BREAKING: GE Bond Fund Reports Losses Related to Subprime Exposure


A General Electric (GE) cash management fund worth $5 billion that attempts to keep the value of each share at $1 and offers returns above money market rates is now offering its investors a return of just 96 cents on the dollar.

CNBC’s Steve Liesman told Fast Money that the news, first reported by Barron’s Online Wendesday afternoon, was a “major reason” for the late market sell-off, according to traders he spoke to.

While the actual amount of the write-off, if it is pre-tax, amounts to roughly $200 million (a “rounding error” for GE, said Jeff Macke), the psychological damage – the implication that there’s more bad news lurking out there – could be damaging for futures, Jeff said.

>Read Steve Liesman’s report here

GE is the parent company of CNBC.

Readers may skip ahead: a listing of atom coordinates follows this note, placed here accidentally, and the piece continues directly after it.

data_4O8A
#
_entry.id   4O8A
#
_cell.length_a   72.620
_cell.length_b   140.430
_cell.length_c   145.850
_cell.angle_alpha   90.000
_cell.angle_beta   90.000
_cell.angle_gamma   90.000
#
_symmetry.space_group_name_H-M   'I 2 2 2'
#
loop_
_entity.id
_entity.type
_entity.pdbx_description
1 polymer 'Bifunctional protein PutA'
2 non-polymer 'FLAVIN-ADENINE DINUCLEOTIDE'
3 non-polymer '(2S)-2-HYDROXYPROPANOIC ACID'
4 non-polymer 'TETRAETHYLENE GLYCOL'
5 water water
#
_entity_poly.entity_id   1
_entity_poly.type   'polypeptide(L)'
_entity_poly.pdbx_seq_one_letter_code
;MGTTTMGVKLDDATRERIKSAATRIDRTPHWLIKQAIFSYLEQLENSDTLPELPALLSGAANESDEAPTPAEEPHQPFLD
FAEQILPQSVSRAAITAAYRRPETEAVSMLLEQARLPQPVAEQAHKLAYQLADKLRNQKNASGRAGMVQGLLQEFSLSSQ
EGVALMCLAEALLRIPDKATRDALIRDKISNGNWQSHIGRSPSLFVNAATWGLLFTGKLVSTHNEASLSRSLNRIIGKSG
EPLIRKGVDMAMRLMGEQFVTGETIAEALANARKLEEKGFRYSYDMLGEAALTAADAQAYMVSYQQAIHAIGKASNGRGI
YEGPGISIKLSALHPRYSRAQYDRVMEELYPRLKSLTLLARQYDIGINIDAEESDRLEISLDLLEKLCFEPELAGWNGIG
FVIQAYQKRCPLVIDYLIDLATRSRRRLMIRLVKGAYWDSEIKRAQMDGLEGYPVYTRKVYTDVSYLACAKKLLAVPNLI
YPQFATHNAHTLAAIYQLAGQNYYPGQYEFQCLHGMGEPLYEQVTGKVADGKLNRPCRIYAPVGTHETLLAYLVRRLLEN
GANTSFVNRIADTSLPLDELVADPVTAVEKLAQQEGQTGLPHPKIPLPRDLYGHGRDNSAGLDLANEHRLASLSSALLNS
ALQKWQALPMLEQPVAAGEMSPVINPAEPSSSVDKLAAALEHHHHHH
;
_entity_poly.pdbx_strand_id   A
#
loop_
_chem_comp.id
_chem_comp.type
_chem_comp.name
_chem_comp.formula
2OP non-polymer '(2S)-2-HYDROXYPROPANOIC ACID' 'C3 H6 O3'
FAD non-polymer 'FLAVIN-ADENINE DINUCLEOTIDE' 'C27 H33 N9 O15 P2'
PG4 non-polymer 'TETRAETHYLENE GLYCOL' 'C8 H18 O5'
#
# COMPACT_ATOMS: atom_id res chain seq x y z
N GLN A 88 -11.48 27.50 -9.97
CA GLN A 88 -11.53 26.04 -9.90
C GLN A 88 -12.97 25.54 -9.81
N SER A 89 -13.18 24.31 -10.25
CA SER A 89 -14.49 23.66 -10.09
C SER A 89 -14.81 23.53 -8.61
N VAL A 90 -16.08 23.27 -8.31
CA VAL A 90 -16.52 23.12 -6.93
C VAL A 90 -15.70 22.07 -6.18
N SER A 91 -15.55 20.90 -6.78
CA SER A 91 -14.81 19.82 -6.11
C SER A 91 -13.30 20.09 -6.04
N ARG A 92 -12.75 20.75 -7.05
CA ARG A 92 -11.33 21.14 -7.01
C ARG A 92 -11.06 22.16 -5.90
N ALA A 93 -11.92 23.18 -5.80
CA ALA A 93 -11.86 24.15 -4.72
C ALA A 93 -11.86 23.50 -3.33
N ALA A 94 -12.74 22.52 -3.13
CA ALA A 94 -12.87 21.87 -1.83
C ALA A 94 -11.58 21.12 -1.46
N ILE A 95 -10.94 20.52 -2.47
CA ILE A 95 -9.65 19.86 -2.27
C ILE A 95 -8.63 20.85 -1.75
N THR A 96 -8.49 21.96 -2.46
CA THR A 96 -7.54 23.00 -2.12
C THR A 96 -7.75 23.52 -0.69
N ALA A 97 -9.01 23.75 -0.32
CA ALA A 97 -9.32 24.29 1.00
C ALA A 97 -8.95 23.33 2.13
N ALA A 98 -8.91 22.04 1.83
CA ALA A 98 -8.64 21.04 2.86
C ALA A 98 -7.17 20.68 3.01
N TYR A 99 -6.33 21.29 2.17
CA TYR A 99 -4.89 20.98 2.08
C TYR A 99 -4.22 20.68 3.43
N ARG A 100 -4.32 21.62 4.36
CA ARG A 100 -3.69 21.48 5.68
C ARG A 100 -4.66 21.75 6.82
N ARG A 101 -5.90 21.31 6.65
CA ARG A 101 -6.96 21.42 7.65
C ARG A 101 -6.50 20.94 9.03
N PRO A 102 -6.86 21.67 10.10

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Trader disclosure: On Nov. 14, 2007, the following stocks and commodities mentioned or intended to be mentioned on CNBC’s Fast Money were owned by the Fast Money traders; Macke Owns (DIS), (YHOO), (EMC); Najarian Owns (AMTD) Options, (C) Options, (CSCO) Options, (GOOG) Options, (GS) Options, (XLF) Options, (YHOO) Options, (EMC) Options; Najarian Owns (MER) Options And Is Short (MER); Finerman's Firm And Finerman Own (GS), (KALU); Finerman's Firm Owns (KSS), (NMX), (NYX), (VMSI), (YHOO), (AEO), (PLCE); Finerman's Firm Is Short (SPY), (IYR), (IJR), (MDY); Finerman's Firm Owns (LEH) Puts, (MER) Puts; Finerman's Firm Owns (MSFT) Options; Finerman's Firm Owns S&P 500 December Puts; Finerman's Firm Owns Russell 2000 December Puts; GE Is The Parent Company Of CNBC